I love DnD, card games, and quick board games. However, with a 2-year-old, space is at a premium. Selling this “set-up” as a storage place and part-time gaming table is a good win with the Partner.
The hack took a day, give or take a few hours. It costs around $300. The 2 KALLAX units were the biggest expense, so get those on sale, if you can.
What I like most about this gaming table is it’s got some good space. It’s tall, so the bar stool height encourages people to move and be active. Storage is KEY.
- IKEA KALLAX 2×4 (two of them)
Other materials and tools:
- 4 large, wide casters/ wheels
- Base wood board (I used a heavier wood composite since most of the stress will be on this area. Can be whatever, as it’s mostly unseen. See below for sizing)
- Long table top (I used an IKEA table top, would suggest against this. Too flimsy to cut. Local Lowes or Home Depot will have a better selection)
- 10 toggle latch clamps
- 12 (ish) Screws (3-4 inches)
How to hack a gaming table:
Build the 2 Kallax, put aside.
Cut the base board to the size of the width of the Kallax times 2, plus double the thickness of your top table. Base board should be flush with the Kallax when assembled.
Match the corners of the Kallax to the corners of the base board. Drill and screw down. Attach the base board to the top of the Kallax for ease of build.
Related: Make an arcade coffee table
Screw on casters to the “bottom” of the base board (which will be the top while upside down right now)
GET A BUDDY: Flip the build over onto the casters. Be sure they are LOCKED to avoid rolling. The Kallax is super light, but the base board should NOT be, thus the buddy system.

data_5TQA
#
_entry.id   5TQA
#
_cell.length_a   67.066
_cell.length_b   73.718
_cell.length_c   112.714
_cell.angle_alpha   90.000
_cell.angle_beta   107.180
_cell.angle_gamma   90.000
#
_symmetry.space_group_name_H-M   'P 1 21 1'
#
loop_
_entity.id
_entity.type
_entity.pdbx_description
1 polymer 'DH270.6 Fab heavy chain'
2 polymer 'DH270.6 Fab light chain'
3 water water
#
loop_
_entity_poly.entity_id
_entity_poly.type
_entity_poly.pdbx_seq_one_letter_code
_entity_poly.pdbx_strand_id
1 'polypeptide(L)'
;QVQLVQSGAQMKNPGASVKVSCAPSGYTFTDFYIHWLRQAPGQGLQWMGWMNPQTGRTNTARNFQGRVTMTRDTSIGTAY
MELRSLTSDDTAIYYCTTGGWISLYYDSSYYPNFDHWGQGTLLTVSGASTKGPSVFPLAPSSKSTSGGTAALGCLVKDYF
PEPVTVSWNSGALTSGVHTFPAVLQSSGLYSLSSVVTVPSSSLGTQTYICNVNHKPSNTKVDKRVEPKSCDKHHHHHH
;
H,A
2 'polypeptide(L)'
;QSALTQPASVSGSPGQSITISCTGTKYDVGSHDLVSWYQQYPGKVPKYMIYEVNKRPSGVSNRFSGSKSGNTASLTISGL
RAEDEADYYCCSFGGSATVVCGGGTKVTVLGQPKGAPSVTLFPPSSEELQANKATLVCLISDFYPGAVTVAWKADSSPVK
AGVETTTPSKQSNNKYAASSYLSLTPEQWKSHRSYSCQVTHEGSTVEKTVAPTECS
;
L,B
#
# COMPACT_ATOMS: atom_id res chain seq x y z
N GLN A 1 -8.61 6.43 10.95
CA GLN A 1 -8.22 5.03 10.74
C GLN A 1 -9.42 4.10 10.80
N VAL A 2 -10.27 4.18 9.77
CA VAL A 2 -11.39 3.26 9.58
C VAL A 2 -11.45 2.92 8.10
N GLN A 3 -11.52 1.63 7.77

Cut the table top to the width of the Kallax, and the desired length. I matched the length of my table top to the depth of the Kallax + width of the table top. This means that, when stored, it will slide down even with the Kallax.
If you are looking for longer table top, just know the table top will not lay flush in “storage mode”, but there could be cool applications for a sticking up section.
Test your build so far by sliding your table top into the open space between the Kallaxs (Kallaxi?). They should be secure, but not scraping. A little wiggle is ok.
Place your table tops as desired (likely connected, but I’m not the boss of you) and mark centerlines for toggle clamps. Two on each Kallax, each side (so 4 total on each side) and one across each side of the table divide. (This holds the table top to the Kallax and then to each other)
Screw on the toggle latch clamps. The hooks should be on the table tops’ sides, the clamp parts on the side of the Kallax. These NEED to be tight when secured. The table to table clamps can be any combination you want. Getting the clamps lined up and screwed on straight while avoiding the screws already involved in the Kallax system is tricky.
And there you have it! A gaming table that has storage for kids toys (on the front) and your gaming books and boxes (in the back, facing the wall).
Looking back, I would have loved to add a large TV in the middle of the table top (for DnD maps), but the framing would have added width to the table and not have been as compact (which I needed). I wish I knew enough of building to maybe have a way to allow more of an edge on all 4 sides, not just 2. The clamps made this impossible, but I am still looking for future builds.
Also: would have loved to use swing arms to slide the table tops out from their storage space instead of having to lift them up and lock in place. But I’m not a smart man and this task was too technical for me (is that even possible?)
This hack has a lot of expanded potential. This is a great jumping off point, and I’d love to see if anyone can use it to make a more simplified/ extra version. Cause I’d love to make another one with a bit extra.
Besides this gaming table, I also made this feeding and water stand for my rather large dog.
~ by Nick Thomas from Bel Air, Md